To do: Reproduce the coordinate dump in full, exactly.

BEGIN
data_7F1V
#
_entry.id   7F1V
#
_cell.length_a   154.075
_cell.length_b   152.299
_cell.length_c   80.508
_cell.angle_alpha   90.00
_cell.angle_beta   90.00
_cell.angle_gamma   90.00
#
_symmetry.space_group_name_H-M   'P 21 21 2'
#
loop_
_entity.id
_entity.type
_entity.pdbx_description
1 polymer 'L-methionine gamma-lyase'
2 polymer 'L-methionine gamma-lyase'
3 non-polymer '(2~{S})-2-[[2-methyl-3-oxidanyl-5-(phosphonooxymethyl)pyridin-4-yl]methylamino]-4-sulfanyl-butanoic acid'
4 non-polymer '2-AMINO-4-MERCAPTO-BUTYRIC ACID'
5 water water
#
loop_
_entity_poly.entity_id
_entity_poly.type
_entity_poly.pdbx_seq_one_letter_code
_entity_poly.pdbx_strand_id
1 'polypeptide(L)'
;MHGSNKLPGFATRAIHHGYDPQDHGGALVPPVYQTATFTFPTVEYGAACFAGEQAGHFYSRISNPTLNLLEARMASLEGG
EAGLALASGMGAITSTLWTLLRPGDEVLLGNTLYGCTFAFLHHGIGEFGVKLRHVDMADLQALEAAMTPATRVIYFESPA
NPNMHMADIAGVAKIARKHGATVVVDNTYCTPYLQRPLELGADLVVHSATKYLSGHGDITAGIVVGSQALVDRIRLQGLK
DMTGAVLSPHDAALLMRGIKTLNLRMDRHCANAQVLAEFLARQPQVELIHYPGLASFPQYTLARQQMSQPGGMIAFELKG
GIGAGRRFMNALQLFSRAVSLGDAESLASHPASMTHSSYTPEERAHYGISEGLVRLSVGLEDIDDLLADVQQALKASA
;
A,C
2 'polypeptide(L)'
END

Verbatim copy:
data_7F1V
#
_entry.id   7F1V
#
_cell.length_a   154.075
_cell.length_b   152.299
_cell.length_c   80.508
_cell.angle_alpha   90.00
_cell.angle_beta   90.00
_cell.angle_gamma   90.00
#
_symmetry.space_group_name_H-M   'P 21 21 2'
#
loop_
_entity.id
_entity.type
_entity.pdbx_description
1 polymer 'L-methionine gamma-lyase'
2 polymer 'L-methionine gamma-lyase'
3 non-polymer '(2~{S})-2-[[2-methyl-3-oxidanyl-5-(phosphonooxymethyl)pyridin-4-yl]methylamino]-4-sulfanyl-butanoic acid'
4 non-polymer '2-AMINO-4-MERCAPTO-BUTYRIC ACID'
5 water water
#
loop_
_entity_poly.entity_id
_entity_poly.type
_entity_poly.pdbx_seq_one_letter_code
_entity_poly.pdbx_strand_id
1 'polypeptide(L)'
;MHGSNKLPGFATRAIHHGYDPQDHGGALVPPVYQTATFTFPTVEYGAACFAGEQAGHFYSRISNPTLNLLEARMASLEGG
EAGLALASGMGAITSTLWTLLRPGDEVLLGNTLYGCTFAFLHHGIGEFGVKLRHVDMADLQALEAAMTPATRVIYFESPA
NPNMHMADIAGVAKIARKHGATVVVDNTYCTPYLQRPLELGADLVVHSATKYLSGHGDITAGIVVGSQALVDRIRLQGLK
DMTGAVLSPHDAALLMRGIKTLNLRMDRHCANAQVLAEFLARQPQVELIHYPGLASFPQYTLARQQMSQPGGMIAFELKG
GIGAGRRFMNALQLFSRAVSLGDAESLASHPASMTHSSYTPEERAHYGISEGLVRLSVGLEDIDDLLADVQQALKASA
;
A,C
2 'polypeptide(L)'